I completely agree with this. If you can relate to ADHD, then you can probably benefit from the strategies (and I recommend ADHD strategies to virtually everyone I know, because I think they are useful to a really wide range of people)
I agree with everything above, and also I recommend doing more research about adhd and all the varying symptoms. There are some lesser-known symptoms that might be affecting your life too, if you have it!
When I first started looking into it, I really wasn’t sure either if I could just have some similar traits or if it really was ADHD, until I read about the way ADHD affects sleep, which explained all the very serious sleep problems I’ve had all my life and that never fit the description of any sleep disorders so I couldn’t ever get help with them…
But no one really talks about sleep that much when they talk about ADHD!
So it could also be some less talked about symptom that might actually be causing a lot of problems in your life, if you do have it.
And even finding out more about the more positive or neutral qualities that come with it might help you decide if you want to seek a diagnosis. If you end up feeling like “hey, that’s me!!” very often when you read about it, that’s quite a good sign that you might have it…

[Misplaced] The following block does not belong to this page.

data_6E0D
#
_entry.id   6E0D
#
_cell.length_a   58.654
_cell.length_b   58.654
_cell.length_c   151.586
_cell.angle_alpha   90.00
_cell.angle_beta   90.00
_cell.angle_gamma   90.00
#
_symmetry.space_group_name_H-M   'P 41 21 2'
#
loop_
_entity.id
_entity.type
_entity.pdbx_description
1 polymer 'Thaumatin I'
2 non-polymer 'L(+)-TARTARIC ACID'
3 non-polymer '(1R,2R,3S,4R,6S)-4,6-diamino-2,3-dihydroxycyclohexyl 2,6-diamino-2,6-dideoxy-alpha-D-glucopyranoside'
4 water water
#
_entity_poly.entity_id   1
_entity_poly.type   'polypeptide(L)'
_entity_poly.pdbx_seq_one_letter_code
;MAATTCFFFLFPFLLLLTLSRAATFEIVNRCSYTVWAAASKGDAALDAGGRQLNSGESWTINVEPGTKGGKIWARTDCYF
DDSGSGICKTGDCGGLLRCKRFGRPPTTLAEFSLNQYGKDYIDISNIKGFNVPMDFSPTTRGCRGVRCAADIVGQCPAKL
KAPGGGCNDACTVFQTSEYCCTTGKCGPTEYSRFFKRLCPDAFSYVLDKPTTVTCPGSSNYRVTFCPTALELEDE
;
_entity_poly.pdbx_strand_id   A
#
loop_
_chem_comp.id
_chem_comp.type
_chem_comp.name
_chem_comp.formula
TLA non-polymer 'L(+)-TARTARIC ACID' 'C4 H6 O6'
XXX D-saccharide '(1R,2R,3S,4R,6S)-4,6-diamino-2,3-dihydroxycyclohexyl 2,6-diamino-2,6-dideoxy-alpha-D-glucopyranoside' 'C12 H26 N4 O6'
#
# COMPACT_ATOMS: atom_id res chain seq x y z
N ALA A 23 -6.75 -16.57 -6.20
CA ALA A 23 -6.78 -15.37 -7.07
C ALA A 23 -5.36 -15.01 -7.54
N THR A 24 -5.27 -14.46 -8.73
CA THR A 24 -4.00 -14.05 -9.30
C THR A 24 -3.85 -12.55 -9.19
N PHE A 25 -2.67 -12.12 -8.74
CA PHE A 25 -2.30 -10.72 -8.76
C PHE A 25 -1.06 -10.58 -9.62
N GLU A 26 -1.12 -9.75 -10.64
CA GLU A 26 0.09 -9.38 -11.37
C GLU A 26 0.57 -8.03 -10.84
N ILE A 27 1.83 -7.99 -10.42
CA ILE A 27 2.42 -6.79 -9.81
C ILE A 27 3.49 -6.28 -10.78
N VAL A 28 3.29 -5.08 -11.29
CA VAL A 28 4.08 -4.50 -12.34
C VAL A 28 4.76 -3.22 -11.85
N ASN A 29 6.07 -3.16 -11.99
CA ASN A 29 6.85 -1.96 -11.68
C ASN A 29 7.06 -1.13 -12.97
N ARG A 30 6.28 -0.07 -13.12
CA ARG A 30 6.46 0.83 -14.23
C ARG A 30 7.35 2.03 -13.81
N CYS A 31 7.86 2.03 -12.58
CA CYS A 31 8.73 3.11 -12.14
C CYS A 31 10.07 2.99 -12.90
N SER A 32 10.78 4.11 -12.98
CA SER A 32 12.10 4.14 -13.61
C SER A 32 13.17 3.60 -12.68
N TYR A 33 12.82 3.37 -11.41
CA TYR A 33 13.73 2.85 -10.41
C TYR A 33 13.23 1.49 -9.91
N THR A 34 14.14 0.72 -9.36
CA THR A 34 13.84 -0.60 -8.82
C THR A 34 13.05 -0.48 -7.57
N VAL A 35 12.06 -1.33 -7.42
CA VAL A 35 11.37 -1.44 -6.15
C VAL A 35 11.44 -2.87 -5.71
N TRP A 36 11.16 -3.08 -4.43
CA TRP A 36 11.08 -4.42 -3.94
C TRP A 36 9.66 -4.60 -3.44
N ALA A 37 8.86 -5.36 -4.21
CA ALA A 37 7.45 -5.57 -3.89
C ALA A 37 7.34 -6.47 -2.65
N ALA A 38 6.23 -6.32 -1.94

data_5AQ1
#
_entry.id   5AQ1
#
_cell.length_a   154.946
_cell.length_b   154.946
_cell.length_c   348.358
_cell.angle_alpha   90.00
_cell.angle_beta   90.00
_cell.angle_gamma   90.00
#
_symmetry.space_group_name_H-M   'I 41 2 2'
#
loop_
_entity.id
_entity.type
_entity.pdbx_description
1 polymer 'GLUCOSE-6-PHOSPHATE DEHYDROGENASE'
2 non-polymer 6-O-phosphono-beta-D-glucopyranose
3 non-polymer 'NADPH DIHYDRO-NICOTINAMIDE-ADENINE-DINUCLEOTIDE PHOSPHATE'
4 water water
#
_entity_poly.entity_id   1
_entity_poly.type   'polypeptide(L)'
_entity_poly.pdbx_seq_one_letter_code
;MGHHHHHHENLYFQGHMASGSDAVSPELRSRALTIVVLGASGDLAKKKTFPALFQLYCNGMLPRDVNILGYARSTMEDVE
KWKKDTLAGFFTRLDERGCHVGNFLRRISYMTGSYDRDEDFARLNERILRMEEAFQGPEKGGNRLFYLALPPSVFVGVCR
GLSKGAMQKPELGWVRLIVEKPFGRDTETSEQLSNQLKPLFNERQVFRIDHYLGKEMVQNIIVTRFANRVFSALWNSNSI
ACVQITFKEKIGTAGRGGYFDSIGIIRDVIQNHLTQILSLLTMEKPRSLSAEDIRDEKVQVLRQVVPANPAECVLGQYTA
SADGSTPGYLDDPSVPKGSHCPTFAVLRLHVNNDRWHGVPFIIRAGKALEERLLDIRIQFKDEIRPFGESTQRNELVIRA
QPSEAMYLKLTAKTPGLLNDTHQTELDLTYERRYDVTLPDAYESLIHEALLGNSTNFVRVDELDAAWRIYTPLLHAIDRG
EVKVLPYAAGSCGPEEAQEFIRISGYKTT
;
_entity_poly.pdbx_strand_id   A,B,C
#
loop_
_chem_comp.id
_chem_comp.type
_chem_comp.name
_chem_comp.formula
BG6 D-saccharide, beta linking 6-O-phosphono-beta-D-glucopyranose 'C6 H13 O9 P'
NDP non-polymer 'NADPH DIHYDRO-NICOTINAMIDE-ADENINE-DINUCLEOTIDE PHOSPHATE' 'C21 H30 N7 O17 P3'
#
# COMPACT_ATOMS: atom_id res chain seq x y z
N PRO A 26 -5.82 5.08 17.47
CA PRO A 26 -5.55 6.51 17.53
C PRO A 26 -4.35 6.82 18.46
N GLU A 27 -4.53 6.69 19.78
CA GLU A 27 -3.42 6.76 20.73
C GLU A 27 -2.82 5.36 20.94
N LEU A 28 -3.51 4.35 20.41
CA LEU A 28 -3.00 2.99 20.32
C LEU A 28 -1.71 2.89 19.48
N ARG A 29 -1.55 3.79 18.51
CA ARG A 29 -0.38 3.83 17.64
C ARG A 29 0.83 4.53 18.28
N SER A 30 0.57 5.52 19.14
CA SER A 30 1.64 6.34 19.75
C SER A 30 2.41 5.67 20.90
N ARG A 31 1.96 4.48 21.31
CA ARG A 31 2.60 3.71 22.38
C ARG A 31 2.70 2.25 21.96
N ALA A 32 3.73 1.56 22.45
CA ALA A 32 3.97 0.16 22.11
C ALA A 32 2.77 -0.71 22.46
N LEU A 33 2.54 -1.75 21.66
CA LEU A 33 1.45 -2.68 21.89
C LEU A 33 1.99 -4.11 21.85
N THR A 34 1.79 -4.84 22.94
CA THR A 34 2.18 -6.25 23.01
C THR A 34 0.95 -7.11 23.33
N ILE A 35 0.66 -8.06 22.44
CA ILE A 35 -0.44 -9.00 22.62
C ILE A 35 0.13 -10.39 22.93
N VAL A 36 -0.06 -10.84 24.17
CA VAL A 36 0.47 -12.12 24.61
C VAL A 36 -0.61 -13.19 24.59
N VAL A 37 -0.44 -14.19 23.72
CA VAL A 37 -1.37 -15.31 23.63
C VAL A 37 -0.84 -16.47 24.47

If it starts explaining everything you’ve ever struggled with, and everything that makes you a bit different from the rest of the world, then I’d definitely recommend getting a diagnosis.
It’s been said before, but everyone has ADHD symptoms at some point to some extent. The question is, is it frequently enough that it’s bothersome or impairing things? Sometimes the impairment and challenges aren’t so easily seen. Maybe you’ve been a great student, a great worker, a great partner, or a great friend. Maybe you manage money well and arrive to all your appointments on time. Maybe you drive really safely and don’t make mistakes. The only real way to know if you have ADHD or not is to seek assessment or evaluation from someone. Doing some work on your own first can help point you in the direction. Reading, doing some screeners, etc. However, just know that not all ADHD presents exactly as it does in the diagnostic books and myths and preconceptions impact even our willingness to seek help.
It’s entirely possible that you’ve had untreated ADHD. It’s also entirely possible it could be something else. Whatever the case is, identifying your challenges and where you want help can be a good step in getting the help that you need. A diagnosis is only one piece of the puzzle.
I didn’t realize I struggled as much as I actually did until after the diagnosis and I looked back at my life through the ADHD lens. And, once I started treatment it became really clear to me that the diagnosis fit. It took me a long time to get there, though, both in terms of my own hesitance and a long thorough process with professionals. Regardless of whether you have the diagnosis or not, it’s still okay to seek out knowledge, support, and connection with people who face similar challenges. I hope you find the support and help you need here.
Wow, thank you so much!! This is so helpful. I really appreciate your advice.